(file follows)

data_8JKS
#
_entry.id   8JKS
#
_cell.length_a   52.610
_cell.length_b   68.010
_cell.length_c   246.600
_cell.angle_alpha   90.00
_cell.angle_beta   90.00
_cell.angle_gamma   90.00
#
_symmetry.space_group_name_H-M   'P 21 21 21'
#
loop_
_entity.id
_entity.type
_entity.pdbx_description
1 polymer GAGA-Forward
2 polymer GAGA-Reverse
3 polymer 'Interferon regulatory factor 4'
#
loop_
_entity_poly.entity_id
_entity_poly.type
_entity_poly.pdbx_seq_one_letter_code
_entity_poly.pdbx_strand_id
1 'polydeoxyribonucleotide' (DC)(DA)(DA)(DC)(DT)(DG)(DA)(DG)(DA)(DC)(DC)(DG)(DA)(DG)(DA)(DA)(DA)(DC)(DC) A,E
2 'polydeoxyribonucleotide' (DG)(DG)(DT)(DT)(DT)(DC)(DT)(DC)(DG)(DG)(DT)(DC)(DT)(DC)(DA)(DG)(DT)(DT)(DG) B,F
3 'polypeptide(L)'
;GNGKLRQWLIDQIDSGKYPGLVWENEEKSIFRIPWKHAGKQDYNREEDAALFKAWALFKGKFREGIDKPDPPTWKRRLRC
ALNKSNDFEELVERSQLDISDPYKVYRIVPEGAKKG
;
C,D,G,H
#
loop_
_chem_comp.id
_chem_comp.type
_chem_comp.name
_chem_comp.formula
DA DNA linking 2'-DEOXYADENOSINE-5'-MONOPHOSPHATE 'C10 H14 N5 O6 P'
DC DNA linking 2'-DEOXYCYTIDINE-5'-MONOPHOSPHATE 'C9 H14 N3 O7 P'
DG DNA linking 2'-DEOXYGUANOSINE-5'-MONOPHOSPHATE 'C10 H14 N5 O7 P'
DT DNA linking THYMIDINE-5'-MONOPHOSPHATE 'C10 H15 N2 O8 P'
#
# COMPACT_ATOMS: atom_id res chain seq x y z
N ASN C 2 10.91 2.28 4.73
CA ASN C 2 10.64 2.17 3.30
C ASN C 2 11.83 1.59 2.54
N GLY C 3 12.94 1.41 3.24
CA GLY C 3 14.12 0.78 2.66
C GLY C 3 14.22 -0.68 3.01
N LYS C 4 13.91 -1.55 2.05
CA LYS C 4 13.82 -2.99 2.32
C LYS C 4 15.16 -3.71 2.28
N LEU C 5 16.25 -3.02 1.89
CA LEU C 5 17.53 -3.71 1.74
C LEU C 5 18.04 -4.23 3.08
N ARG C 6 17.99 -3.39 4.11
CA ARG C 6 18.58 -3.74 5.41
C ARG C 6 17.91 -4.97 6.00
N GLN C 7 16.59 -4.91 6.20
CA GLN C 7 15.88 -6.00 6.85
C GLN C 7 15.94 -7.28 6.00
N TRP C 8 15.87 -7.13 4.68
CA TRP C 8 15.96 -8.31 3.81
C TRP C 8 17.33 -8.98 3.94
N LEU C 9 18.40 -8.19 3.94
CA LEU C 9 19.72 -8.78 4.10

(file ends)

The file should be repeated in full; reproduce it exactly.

data_8JKS
#
_entry.id   8JKS
#
_cell.length_a   52.610
_cell.length_b   68.010
_cell.length_c   246.600
_cell.angle_alpha   90.00
_cell.angle_beta   90.00
_cell.angle_gamma   90.00
#
_symmetry.space_group_name_H-M   'P 21 21 21'
#
loop_
_entity.id
_entity.type
_entity.pdbx_description
1 polymer GAGA-Forward
2 polymer GAGA-Reverse
3 polymer 'Interferon regulatory factor 4'
#
loop_
_entity_poly.entity_id
_entity_poly.type
_entity_poly.pdbx_seq_one_letter_code
_entity_poly.pdbx_strand_id
1 'polydeoxyribonucleotide' (DC)(DA)(DA)(DC)(DT)(DG)(DA)(DG)(DA)(DC)(DC)(DG)(DA)(DG)(DA)(DA)(DA)(DC)(DC) A,E
2 'polydeoxyribonucleotide' (DG)(DG)(DT)(DT)(DT)(DC)(DT)(DC)(DG)(DG)(DT)(DC)(DT)(DC)(DA)(DG)(DT)(DT)(DG) B,F
3 'polypeptide(L)'
;GNGKLRQWLIDQIDSGKYPGLVWENEEKSIFRIPWKHAGKQDYNREEDAALFKAWALFKGKFREGIDKPDPPTWKRRLRC
ALNKSNDFEELVERSQLDISDPYKVYRIVPEGAKKG
;
C,D,G,H
#
loop_
_chem_comp.id
_chem_comp.type
_chem_comp.name
_chem_comp.formula
DA DNA linking 2'-DEOXYADENOSINE-5'-MONOPHOSPHATE 'C10 H14 N5 O6 P'
DC DNA linking 2'-DEOXYCYTIDINE-5'-MONOPHOSPHATE 'C9 H14 N3 O7 P'
DG DNA linking 2'-DEOXYGUANOSINE-5'-MONOPHOSPHATE 'C10 H14 N5 O7 P'
DT DNA linking THYMIDINE-5'-MONOPHOSPHATE 'C10 H15 N2 O8 P'
#
# COMPACT_ATOMS: atom_id res chain seq x y z
N ASN C 2 10.91 2.28 4.73
CA ASN C 2 10.64 2.17 3.30
C ASN C 2 11.83 1.59 2.54
N GLY C 3 12.94 1.41 3.24
CA GLY C 3 14.12 0.78 2.66
C GLY C 3 14.22 -0.68 3.01
N LYS C 4 13.91 -1.55 2.05
CA LYS C 4 13.82 -2.99 2.32
C LYS C 4 15.16 -3.71 2.28
N LEU C 5 16.25 -3.02 1.89
CA LEU C 5 17.53 -3.71 1.74
C LEU C 5 18.04 -4.23 3.08
N ARG C 6 17.99 -3.39 4.11
CA ARG C 6 18.58 -3.74 5.41
C ARG C 6 17.91 -4.97 6.00
N GLN C 7 16.59 -4.91 6.20
CA GLN C 7 15.88 -6.00 6.85
C GLN C 7 15.94 -7.28 6.00
N TRP C 8 15.87 -7.13 4.68
CA TRP C 8 15.96 -8.31 3.81
C TRP C 8 17.33 -8.98 3.94
N LEU C 9 18.40 -8.19 3.94
CA LEU C 9 19.72 -8.78 4.10